Vacation & Work-Life Balance

Vacation is important not only to take a rest but also to learn something new and get inspiration. For most foreigners, a vacation means 2 weeks or 3 weeks off from duty, while many Japanese barely take 2 or 3 days off. There is a historical reason why most Japanese people still hesitate to take a definite number of days off.

Many Japanese people don’t take days off unless there is a specific reason, such as going to a hospital. It is as if they were soldiers on the frontline, and they think they have to keep fighting without rest. Only when they get injured can they retreat to a field hospital for treatment. They feel guilty if they withdraw from the frontline when all other soldiers are still fighting. They don’t want to burden others with work by taking a vacation. Many Japanese buy omiyage (gift) for colleagues even when they take just a few days off. Almost as compensation and apology for the burden his/her absence caused on the colleagues. Though many Japanese are unconscious about it, such a soldier mentality is still firm among Japanese employees. As long as Japanese companies are still run like an army with a strict hierarchy, this unconscious soldier mentality will not go away. Japanese leaders need to adapt much more modern corporate culture if they truly care about their employees’ wellbeing.

Another reason why many Japanese don’t take any long vacation is simply that they don’t feel the need for a break! If they go somewhere, it is usually costly and crowded. Even if they just stay at home, houses in Japan are usually small, so it is better not to stay home too long. They don’t know what to do when they take vacations. Also, imagining a workload piling up when they return to work is another discouraging factor.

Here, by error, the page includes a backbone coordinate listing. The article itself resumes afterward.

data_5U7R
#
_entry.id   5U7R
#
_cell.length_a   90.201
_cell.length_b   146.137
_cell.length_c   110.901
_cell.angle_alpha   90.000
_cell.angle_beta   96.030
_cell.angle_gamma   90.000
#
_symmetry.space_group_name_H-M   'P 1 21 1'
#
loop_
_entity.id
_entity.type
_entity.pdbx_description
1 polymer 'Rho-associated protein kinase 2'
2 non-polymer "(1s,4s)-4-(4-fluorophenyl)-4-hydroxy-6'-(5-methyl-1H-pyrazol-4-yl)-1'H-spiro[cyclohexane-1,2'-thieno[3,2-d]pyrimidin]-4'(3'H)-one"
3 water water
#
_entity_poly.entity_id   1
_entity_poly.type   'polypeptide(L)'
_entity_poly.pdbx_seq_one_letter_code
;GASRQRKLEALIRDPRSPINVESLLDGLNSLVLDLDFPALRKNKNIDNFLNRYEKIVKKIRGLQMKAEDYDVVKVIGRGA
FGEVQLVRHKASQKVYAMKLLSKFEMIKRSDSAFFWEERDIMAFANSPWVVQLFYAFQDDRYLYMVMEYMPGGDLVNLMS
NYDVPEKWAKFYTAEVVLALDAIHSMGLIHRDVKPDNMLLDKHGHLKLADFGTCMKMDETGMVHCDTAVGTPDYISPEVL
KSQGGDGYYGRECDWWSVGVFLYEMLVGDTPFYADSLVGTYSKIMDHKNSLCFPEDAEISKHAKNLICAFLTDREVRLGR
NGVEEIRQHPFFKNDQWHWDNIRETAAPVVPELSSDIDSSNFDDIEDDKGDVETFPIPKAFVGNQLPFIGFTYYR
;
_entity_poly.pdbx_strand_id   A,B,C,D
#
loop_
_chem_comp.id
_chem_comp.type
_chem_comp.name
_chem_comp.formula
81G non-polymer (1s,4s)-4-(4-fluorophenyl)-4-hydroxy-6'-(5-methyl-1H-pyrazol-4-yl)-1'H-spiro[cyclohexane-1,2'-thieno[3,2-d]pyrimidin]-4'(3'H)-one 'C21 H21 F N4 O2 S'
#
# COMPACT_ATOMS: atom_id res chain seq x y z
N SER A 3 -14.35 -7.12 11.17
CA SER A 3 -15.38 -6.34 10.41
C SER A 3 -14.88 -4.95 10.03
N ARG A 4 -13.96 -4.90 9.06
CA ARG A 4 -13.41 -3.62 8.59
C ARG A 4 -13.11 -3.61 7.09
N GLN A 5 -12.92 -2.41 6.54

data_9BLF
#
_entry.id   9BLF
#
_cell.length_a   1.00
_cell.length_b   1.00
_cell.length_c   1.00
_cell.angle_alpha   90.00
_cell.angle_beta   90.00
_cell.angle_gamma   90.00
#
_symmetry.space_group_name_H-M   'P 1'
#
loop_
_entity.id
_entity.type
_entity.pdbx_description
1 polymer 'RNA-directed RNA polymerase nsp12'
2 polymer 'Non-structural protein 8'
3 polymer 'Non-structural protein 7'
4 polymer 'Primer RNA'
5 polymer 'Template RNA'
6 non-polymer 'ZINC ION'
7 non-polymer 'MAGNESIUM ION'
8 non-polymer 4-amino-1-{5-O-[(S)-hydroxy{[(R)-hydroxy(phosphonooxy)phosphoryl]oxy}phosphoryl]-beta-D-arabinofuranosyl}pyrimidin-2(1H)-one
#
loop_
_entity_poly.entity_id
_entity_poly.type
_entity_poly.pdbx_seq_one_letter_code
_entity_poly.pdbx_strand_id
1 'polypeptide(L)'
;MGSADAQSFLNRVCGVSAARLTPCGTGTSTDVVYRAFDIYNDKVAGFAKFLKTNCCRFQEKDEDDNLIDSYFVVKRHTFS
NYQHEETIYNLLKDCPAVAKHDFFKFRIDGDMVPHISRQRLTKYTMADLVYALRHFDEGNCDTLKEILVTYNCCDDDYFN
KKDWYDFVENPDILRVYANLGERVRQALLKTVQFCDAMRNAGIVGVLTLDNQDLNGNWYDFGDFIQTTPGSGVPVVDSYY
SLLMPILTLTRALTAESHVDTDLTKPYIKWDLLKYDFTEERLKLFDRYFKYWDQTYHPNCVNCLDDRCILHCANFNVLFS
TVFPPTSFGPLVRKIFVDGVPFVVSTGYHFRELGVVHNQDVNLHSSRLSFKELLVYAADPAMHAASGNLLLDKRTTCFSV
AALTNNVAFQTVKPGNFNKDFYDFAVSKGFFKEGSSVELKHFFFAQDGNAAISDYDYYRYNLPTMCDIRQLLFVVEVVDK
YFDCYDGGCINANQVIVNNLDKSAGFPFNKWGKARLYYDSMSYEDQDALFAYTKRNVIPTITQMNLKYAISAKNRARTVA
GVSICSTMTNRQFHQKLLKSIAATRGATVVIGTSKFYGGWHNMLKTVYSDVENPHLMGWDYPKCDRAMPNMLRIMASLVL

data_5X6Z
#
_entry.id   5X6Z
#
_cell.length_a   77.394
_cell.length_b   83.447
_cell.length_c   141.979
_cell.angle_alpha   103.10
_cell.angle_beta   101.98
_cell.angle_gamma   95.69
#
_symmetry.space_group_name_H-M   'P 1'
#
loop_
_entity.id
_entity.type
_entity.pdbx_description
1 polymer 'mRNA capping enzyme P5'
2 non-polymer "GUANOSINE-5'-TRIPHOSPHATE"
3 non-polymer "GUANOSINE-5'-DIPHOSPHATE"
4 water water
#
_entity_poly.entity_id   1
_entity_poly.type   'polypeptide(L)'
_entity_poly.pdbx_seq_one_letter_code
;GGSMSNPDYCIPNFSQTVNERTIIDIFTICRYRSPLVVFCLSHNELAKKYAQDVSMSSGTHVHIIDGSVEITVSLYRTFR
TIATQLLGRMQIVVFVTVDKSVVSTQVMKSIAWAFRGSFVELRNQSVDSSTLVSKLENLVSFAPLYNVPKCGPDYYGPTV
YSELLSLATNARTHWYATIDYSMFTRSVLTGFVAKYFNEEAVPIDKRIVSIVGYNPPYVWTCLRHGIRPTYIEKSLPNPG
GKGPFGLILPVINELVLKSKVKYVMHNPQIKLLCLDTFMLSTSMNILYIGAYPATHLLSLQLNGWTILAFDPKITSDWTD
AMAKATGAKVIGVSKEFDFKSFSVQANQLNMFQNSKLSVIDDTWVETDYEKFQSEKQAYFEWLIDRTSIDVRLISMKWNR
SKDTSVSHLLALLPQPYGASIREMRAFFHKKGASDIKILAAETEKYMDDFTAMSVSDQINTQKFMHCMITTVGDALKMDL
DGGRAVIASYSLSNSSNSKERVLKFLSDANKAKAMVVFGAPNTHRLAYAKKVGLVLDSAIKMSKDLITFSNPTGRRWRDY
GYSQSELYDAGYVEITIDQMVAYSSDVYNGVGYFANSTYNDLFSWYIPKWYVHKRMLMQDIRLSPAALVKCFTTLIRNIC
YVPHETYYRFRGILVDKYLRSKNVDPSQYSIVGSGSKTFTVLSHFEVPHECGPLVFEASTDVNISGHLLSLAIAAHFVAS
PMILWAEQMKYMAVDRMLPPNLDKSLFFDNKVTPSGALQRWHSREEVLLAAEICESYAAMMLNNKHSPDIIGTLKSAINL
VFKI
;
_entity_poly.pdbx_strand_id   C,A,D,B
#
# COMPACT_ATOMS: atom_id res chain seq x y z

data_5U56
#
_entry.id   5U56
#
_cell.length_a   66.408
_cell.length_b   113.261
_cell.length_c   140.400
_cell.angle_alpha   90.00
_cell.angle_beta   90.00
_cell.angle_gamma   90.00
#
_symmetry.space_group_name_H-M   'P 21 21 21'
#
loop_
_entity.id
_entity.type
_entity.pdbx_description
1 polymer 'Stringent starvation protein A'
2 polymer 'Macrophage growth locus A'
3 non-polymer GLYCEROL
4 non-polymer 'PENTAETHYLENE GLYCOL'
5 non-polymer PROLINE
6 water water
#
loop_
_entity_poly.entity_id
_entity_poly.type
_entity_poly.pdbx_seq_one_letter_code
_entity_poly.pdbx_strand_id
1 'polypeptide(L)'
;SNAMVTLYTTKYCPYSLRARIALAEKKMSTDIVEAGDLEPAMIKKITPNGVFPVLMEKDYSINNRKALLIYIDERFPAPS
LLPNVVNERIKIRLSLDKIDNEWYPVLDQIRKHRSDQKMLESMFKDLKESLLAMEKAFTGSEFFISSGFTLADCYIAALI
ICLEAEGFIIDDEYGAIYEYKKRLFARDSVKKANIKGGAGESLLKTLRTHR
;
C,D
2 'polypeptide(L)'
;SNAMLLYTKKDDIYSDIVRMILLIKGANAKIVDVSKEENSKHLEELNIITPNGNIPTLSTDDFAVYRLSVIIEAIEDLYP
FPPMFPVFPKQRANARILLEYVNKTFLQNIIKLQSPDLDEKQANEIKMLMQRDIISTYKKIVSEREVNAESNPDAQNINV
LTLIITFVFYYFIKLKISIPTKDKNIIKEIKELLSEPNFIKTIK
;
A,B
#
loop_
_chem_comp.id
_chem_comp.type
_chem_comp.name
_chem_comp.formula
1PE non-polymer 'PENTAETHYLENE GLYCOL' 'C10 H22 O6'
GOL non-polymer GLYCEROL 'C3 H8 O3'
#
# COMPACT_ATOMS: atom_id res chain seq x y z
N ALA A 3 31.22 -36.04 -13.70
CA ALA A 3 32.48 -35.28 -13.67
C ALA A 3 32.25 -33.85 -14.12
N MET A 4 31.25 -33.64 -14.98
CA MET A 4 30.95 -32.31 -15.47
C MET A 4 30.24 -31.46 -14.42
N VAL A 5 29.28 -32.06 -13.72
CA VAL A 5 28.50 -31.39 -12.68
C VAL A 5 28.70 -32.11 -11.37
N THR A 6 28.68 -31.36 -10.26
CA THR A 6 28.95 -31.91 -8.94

Maybe many Japanese don’t know how to enjoy themselves outside their company versus working in the office. Long hours commuting and long working hours did not help them develop much of a life outside their company. Problems are not only with the Japanese workers but the Japanese institutions. Still, in many institutions, the Showa-era’s obsolete practice and culture prevail because Japanese leaders do not set the right tone and not role-model modern behaviors. They still set the tone of working long hours with total commitment, and self-sacrifice is the most glorified virtue. As they demonstrate such examples, their subordinates automatically feel pressured to follow the same behaviors.

If you pay attention to successful Japanese leaders, they are actually very active outside their work. They take regular long vacations and constantly expand their knowledge and experience for their self-development. This is the type of Japanese leaders from whom employees should learn from.
Of course, we should not regard work as bad and vacation as good. Some people genuinely enjoy work or some people don’t enjoy holidays or staying at home. We should not just impose vacations on people. But at the same time, we should allow flexibility in one’s work life and support people to take breaks when they want to take them.

Young Japanese people’s mentality is changing, and they are more willing to handle work-life integration much better and take more extended vacations. However, due to the declining economy, COVID-19 travel restriction, and people shortage at work, people may hesitate to take breaks these days even if they really want to. Japanese company leaders need to decide what kind of message to send and what kind of examples to show to their employees.
Because the situation is challenging, you need every employee to serve to the best of his/her ability. It is critically important that you have a proper mechanism for your employees to recharge and recover regularly without feeling guilty.

Your employees are not soldiers. They are working for the company with their free will. The Japanese may not complain so much, but they normally do so by quietly submitting a sudden resignation letter. Before they are overheated, let them take proper vacations! But first, start by taking your own extended vacations!


Photo by Chen Mizrach on Unsplash

Additional Resources

Why all employees should use their vacation days (Ranstad, 2019)